4 Things to Do Before Putting Your Home on the Market

Buying a home is a big milestone, but selling one is just as momentous. If you thought the buying process was strenuous get ready for a lot more work in the weeks and months leading up to putting your home on the market.

Few homes are show ready at any given time. To get the best price possible, most homeowners have to make a few changes to get their house ready. This is definitely the case if you live in a competitive city or neighborhood where a number of similar homes are already listed.

Not every upgrade and renovation has a return on investment for homeowners that are about to sell their home. The trick is to focus on fixes that appeal to buyers and make your home shine so that people are wowed when they take a tour. The to-dos below are all about reducing your time on market and increasing the value of your home to get top dollar.

Add Energy Efficiency Upgrades

Today’s buyers are all about energy efficiency, even if they aren’t die-hard into the green lifestyle. Everyone understands the economic sense of having a home that’s more energy efficient. The fact that it’s better for the planet is a nice bonus. And in some areas like Austin, TX energy audits are now part of the buying process so you want your home to be as efficient as possible.

You can start with less costly upgrades like replacing the weather stripping around the doors. If you’re renovating the kitchen, which could be a good idea, then opt for Energy Star appliances. Replacing the windows? Go with Energy Star windows that have a low U-factor.

In some markets, you may also want to hire a solar energy contractor to have solar panels installed. In recent years, solar panel costs have dropped dramatically, and it’s an investment that can really pay off in the long-run. If everyone else in your neighborhood has solar panels you should highly consider it or your home won’t be as competitive. Less competitive equates to a lower price.

Make Repairs You Know Need Fixing

If you can easily tell something needs to be repaired, buyers can too. The last thing you want is a leaky faucet that costs $50 to repair to kill a potential offer. It may not seem like a big deal, but in the minds of buyers, even small issues are a red flag. It suggests that the home isn’t well maintained and there may be other larger problems lurking below the surface.

The other thing about repairs is you have to note them in the seller’s disclosure, and they’ll be discovered during a home inspection. Unless you live in a super hot seller’s market, these repairs could sink the deal because it gives the buyer a reason to back out. More likely, the buyer will request that a licensed professional make the repairs or they could request that the price be lowered.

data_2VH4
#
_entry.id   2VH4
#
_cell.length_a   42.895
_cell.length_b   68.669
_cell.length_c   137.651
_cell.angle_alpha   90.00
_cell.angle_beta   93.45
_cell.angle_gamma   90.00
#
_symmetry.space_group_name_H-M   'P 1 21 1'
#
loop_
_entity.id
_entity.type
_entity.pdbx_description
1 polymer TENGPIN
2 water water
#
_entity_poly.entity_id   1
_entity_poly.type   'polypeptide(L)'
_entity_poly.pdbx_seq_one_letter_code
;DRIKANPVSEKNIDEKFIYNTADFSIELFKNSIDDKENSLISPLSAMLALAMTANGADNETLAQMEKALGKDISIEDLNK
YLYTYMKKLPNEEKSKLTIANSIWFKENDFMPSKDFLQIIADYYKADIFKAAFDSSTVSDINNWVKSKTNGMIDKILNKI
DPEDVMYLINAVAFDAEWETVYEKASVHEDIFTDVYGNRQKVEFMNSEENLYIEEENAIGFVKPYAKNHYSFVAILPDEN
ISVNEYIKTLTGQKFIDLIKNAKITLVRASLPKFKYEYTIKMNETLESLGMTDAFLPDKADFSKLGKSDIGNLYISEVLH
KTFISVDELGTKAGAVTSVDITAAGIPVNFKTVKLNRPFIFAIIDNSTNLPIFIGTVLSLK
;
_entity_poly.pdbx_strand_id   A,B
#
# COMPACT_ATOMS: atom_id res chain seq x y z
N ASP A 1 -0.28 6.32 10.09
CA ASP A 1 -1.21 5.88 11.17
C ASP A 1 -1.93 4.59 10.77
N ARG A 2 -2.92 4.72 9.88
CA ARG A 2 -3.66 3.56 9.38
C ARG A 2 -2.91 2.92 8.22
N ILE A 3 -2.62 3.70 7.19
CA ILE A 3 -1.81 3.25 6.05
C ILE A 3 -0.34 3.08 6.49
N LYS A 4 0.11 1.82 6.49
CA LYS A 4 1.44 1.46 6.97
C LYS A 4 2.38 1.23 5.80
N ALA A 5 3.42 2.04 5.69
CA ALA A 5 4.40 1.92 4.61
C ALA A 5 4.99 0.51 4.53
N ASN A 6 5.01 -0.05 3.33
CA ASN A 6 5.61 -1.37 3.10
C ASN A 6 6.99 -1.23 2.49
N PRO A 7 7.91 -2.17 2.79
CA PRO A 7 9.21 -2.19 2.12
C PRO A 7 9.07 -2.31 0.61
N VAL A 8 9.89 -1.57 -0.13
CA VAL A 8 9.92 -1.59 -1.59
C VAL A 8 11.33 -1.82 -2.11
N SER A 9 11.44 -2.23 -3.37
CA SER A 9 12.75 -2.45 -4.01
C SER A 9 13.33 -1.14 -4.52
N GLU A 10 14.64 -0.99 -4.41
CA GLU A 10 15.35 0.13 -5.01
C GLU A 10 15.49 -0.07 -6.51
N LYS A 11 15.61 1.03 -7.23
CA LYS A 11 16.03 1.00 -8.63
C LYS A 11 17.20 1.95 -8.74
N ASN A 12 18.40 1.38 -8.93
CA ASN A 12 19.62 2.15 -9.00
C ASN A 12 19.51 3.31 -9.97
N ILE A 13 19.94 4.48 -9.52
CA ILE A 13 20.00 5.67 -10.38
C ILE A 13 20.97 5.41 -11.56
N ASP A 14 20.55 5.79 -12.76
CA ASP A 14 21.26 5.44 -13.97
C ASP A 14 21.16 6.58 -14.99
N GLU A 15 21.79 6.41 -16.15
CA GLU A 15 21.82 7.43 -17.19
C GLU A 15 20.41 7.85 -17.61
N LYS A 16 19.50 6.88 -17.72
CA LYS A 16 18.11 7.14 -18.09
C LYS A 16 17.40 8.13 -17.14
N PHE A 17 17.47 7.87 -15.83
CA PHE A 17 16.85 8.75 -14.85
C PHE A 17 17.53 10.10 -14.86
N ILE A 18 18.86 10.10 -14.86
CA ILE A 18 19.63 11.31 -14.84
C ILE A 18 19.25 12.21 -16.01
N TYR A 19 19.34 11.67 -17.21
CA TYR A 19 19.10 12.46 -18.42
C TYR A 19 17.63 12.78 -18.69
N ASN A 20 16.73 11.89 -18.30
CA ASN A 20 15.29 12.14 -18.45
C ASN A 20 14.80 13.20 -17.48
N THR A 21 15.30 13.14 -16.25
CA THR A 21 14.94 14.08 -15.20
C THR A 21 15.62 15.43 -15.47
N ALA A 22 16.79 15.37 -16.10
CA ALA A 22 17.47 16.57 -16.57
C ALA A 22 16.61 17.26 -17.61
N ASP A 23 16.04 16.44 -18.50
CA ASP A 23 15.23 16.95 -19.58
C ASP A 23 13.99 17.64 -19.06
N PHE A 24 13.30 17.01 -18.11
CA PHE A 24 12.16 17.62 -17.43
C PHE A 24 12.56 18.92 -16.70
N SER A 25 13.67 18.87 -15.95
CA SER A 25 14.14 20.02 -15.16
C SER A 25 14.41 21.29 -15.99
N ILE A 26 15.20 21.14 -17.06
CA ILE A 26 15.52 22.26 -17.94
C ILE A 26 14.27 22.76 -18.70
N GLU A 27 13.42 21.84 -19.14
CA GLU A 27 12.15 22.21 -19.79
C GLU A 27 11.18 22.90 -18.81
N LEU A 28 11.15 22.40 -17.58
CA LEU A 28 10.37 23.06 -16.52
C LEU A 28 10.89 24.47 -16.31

Head off those potential issues, get an offer faster and sell your home for top dollar by going ahead and making repairs before putting your home on the market.

Dandy Up the Front Door

The front entry is one of the most important spots in your home when you’re trying to sell. It’s the area that welcomes a buyer in so you want it to be as inviting as possible.

Start with the actual door itself. Replacing the front door can really pay off. According to Remodeling Magazine, front door replacement has one of the highest returns.

Next, declutter the entry area inside and out. Do a little staging by adding a fresh floor mat, a planter with vibrant flowers and seating if possible. The idea is to draw the buyer in and give them a great first impression.

Clean Up and Landscape the Yard

Two words – curb appeal. Before buyers make it to the front door, they will pull up in front of your home and size it up from the outside. If they like what they see they’ll want to take a look inside. But if the yard is a mess or unkempt they’ll just drive right by and keep looking.

Even if you’re trying to sell during the winter, it’s a good idea to invest in landscaping and clean up the yard. If your yard is attractive and well-maintained it automatically gives the impression the rest of the home is equally nice.

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